There are plenty of films about aliens landing on earth and all of the popcorn munching chaos that ensues, as such it is very common to know exactly what you are in for, for better or worse. This is where I presumed Arrival would go and it would become saturated with the action we expect thanks to money counters with too much power. Surprisingly it holds itself back and delivers an exceptional suspenseful drama, built on its sci-fi premise.
The movie follows the story of aliens landing on earth in monolithic ships. Protagonists Dr Louise Banks, a linguistics professor and Ian Donnelly, a theoretical physician try to communicate with the aliens. This is facilitated by the army bringing them up into one the ships via an entry point at the bottom, where they come face to face with the beings, sheltered behind some glass. With no similarities between human and alien languages, both verbally and written they proceed to try to find out the intentions of this alien race. As if that was not enough, throughout this ordeal Louise is haunted by the thoughts of her lost child, the tensions building between world governments, their lack of patience and the doctors who want more time.
From the outset the plot is fantastic, the characters of Louise and Ian are just compelling enough for one to become invested in and care, but not so much as to bog it down or slow the movie too much. The movie itself is quite slow as in part it is about the important moments in the story of Louise and their impact. Despite this thanks to some fantastic tension throughout the story, the pacing is just spot on. You feel the moments build up and attention is given to the other world powers and their approaches to the ships that are in their land just enough to ensure throughout the film you remember that the situation is not totally in their control.
While the ending of the story itself is really great, the ending of the film is just too drawn out. Once the film pieces the story together, it then proceeds to show a lot of scenes from the film, either on their own or extended that all start to click together for the ending. At a certain point I felt this was far too long, I only needed one or two to round out the story, the rest would make for a great second watch of the film with all of the pieces together.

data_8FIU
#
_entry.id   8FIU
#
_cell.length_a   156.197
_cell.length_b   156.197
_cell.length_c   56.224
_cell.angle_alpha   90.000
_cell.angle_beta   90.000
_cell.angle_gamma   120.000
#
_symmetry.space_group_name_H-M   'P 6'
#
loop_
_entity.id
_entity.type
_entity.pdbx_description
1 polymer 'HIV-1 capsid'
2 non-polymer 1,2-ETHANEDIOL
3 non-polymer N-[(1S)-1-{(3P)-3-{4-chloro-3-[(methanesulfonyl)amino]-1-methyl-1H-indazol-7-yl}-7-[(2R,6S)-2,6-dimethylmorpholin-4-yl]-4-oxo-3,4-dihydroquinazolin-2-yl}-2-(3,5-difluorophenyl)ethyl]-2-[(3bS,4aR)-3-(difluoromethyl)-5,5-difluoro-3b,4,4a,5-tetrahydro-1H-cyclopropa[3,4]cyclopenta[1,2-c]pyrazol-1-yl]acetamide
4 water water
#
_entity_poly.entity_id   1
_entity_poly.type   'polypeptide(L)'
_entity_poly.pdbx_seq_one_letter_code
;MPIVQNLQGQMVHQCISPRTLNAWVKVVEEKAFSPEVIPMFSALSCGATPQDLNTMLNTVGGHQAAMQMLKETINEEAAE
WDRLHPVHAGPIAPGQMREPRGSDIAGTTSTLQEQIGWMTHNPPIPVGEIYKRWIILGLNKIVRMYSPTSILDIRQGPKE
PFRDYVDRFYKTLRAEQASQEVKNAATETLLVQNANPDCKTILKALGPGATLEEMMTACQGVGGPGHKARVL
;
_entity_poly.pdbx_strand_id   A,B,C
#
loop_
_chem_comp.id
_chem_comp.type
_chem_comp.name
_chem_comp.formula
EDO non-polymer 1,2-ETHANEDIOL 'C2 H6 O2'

The acting itself is astounding, especially Amy Adams’ portrayal of Louise. Jeremy Renner who plays Ian and Forest Whitaker who plays Colonel Weber both give well above average rounded performances, as they always do; not forgetting the large supporting cast who too all do their jobs well. These all build up a solid foundation around Amy Adams to hammer the experience home.
The music and sound effects are excellent for tension building music and the alien voices /language are great and unique. The only issue I had was in one early scene the music for tension sounded like it may have been the aliens and trying to distinguish between the two pulled me out of the experience for a moment. Once I realised it was tension music and not the aliens communicating I was able to melt back into my seat and the movie.
The thing that impressed me the most was the alien design and their written language. I highly recommend not reading the short story or synopsis as their introduction is astounding going into the film blind. Their unique design and the way their written language works, helped separate the film from the pack in so many more ways.
When I think about Arrival, it seems like this movie should have been good, especially in the current climate with so much sci-fi on the varying screens. Instead with an excellent and plausible story hammered home with an excellent performance with perfect pacing that all makes sense at the end, director Denis Villeneuve has created what is probably my favourite movie of the year. In a year with a masterpiece like Captain America: Civil War that is saying something.
Running Time: 116 MIN
Genre: SciFi, Action
Director: Denis Villeneuve
Starring: Amy Adams, Jeremy Renner, Forest Whitaker, Michael Stuhlbarg, Tzi Ma
Production Studio: FilmNation Entertainment
Distributor: Roadshow Films